NEW ORLEANS -- With Election Day just a few short days away, News with a Twist got the chance to sit down with the two candidates still in the race for New Orleans mayor.
Today, we feature our interview with former judge Desiree Charbonnet. Tomorrow, we will publish our one-on-one interview with City Councilwoman Latoya Cantrell.
Here's the verbatim of what she had to say:
LBJ: With regards to your administration and the NOPD, what would be the biggest change to how we execute public safety?
Charbonnet: I would say using technology, going into that venue with technology. We just got some license plate readers. there's lots on the horizon with technology. It's a force multiplier as they say. When your ranks are low, you can use technology to sort of supplement.
LBJ: As it relates to Sewerage and Water Board, the biggest difference for you there ... in terms of where we are now versus where you would want us to be?
Charbonnet: First of all, making sure the person's an engineer. The gentleman before was not. To me that's key. I'd like to see more engineers on the board. Some people have asked if we bring it to a city agency and not an out-of-state board anymore. I'm gonna be cautious about that.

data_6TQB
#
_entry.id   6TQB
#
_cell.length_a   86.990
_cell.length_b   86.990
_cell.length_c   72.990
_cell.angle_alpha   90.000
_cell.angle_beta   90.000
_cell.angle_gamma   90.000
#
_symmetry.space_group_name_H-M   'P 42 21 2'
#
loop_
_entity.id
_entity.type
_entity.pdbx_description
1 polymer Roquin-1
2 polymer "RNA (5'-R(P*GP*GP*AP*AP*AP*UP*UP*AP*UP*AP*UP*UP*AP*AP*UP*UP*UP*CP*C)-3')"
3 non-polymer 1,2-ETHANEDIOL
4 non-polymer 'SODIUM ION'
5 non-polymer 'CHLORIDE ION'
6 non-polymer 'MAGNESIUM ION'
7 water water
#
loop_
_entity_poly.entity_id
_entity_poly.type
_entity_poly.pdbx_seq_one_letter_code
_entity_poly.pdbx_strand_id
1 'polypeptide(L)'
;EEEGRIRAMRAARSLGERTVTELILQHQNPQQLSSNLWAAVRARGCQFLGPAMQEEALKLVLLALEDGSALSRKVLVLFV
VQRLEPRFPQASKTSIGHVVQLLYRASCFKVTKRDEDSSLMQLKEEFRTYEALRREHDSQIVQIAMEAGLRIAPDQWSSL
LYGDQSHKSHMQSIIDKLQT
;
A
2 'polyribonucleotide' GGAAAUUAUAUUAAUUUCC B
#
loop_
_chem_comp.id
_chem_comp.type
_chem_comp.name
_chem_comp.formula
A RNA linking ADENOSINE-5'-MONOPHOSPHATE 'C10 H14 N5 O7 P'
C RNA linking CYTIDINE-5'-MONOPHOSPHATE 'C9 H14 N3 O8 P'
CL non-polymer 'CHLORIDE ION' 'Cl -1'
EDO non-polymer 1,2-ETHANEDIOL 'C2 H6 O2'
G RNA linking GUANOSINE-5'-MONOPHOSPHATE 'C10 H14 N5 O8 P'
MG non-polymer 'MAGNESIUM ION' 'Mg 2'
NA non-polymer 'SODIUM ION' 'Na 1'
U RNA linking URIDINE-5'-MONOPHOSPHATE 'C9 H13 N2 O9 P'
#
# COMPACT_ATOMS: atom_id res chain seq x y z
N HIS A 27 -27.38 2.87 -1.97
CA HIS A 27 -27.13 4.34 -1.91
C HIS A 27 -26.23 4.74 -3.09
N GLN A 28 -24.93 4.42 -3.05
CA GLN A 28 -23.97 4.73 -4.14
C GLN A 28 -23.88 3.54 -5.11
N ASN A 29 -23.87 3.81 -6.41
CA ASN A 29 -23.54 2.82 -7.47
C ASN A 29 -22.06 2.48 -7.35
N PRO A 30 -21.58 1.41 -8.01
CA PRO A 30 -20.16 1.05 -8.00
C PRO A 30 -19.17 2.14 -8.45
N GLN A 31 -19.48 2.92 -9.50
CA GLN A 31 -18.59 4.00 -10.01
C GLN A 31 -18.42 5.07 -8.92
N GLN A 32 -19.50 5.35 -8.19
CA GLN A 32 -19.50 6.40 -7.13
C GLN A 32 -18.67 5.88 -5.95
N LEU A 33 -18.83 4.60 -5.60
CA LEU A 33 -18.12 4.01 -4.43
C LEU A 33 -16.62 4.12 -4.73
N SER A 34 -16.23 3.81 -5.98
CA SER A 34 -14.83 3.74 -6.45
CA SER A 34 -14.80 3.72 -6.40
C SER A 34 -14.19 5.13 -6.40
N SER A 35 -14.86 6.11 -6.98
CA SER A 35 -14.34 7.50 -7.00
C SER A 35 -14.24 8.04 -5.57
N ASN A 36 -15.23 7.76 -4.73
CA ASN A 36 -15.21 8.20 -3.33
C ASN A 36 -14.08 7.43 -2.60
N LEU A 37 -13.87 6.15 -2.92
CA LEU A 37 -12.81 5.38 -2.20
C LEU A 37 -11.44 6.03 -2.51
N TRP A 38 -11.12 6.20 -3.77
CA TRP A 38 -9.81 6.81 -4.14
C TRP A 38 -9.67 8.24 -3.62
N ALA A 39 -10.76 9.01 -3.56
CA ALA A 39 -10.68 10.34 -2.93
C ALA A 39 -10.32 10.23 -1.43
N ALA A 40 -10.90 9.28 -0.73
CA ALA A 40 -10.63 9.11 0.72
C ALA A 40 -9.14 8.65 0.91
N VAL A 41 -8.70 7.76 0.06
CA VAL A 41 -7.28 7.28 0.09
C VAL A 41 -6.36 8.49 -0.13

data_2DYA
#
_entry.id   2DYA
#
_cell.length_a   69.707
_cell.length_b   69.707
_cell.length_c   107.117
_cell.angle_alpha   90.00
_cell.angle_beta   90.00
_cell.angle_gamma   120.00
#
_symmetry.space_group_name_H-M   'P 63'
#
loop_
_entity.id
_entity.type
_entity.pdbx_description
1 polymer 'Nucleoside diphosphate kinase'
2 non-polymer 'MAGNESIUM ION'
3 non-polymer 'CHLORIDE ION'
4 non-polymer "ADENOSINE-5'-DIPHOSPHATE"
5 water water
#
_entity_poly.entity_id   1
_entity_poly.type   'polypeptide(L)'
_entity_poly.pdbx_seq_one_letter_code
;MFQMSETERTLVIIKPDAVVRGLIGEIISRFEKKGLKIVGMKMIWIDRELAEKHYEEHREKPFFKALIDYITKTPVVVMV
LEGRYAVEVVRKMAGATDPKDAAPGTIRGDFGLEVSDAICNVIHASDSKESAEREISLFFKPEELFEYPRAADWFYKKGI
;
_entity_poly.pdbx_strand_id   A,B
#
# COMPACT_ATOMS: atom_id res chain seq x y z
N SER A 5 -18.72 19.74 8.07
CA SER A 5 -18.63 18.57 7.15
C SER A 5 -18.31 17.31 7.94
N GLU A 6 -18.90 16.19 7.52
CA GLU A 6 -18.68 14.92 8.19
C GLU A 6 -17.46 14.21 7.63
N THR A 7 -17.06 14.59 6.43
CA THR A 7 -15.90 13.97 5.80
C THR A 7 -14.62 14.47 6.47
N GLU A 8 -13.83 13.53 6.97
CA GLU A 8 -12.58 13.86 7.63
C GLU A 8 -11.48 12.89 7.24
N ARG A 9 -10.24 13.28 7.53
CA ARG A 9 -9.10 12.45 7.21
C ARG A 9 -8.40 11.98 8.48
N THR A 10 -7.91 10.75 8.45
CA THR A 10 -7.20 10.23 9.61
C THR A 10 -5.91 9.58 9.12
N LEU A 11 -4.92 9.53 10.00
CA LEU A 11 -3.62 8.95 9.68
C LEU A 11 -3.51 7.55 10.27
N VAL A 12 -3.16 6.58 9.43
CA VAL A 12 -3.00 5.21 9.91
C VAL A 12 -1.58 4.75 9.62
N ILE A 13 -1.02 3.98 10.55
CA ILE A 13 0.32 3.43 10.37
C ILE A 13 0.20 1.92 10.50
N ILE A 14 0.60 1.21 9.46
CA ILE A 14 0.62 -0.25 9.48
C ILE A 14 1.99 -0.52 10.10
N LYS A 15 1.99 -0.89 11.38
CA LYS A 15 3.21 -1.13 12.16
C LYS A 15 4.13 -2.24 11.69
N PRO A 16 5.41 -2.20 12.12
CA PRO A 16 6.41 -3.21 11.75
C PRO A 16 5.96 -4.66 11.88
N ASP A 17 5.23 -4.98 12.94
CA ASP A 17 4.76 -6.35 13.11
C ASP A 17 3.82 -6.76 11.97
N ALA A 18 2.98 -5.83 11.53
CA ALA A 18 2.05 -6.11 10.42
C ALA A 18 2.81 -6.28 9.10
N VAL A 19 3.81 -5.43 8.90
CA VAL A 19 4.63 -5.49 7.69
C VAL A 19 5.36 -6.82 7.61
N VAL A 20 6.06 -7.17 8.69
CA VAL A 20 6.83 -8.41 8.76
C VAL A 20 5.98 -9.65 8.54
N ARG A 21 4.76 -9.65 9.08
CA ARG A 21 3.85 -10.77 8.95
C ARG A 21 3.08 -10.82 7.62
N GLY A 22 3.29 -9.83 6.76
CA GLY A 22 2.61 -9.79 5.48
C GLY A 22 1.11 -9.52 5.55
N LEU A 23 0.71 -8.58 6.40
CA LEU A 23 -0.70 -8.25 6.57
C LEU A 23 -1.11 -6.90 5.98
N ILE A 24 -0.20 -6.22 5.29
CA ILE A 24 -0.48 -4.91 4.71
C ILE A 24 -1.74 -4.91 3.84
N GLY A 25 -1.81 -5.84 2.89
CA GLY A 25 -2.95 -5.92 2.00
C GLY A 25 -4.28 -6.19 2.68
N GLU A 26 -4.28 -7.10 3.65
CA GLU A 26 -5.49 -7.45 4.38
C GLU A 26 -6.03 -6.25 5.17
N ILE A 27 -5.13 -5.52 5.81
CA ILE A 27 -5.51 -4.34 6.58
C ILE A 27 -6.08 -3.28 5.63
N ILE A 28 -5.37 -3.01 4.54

LBJ: One of the projects of Mayor Landrieu has been the Nola for Life initiative. One of the goals was to address the systemic issues behind violent crime. How do we look at fixing what is broken in the system?
Charbonnet: When we talk about curbing violent crime, we also have got to make sure we give our children something to do, that we are inspiring them, giving them goals, giving them jobs.
LBJ: Is there a plan for the statues, and where do we go?
Charbonnet: I think there is a place for the statues. They are considered historical works of art and they should be in a place. The difference in the way I would approach it, Lebron, is that I want the community to be involved in how we go forward.
LBJ: Talk to us about your plan to address the streets and the infrastructure.
Charbonnet: People need to see results for the taxes that they're paying, and they don't feel like they are. That's one of the biggest priorities next to crime is to get the streets projects going really, really quickly. I think it's gonna progress faster and better than most of us expect, but they will be pleasantly surprised.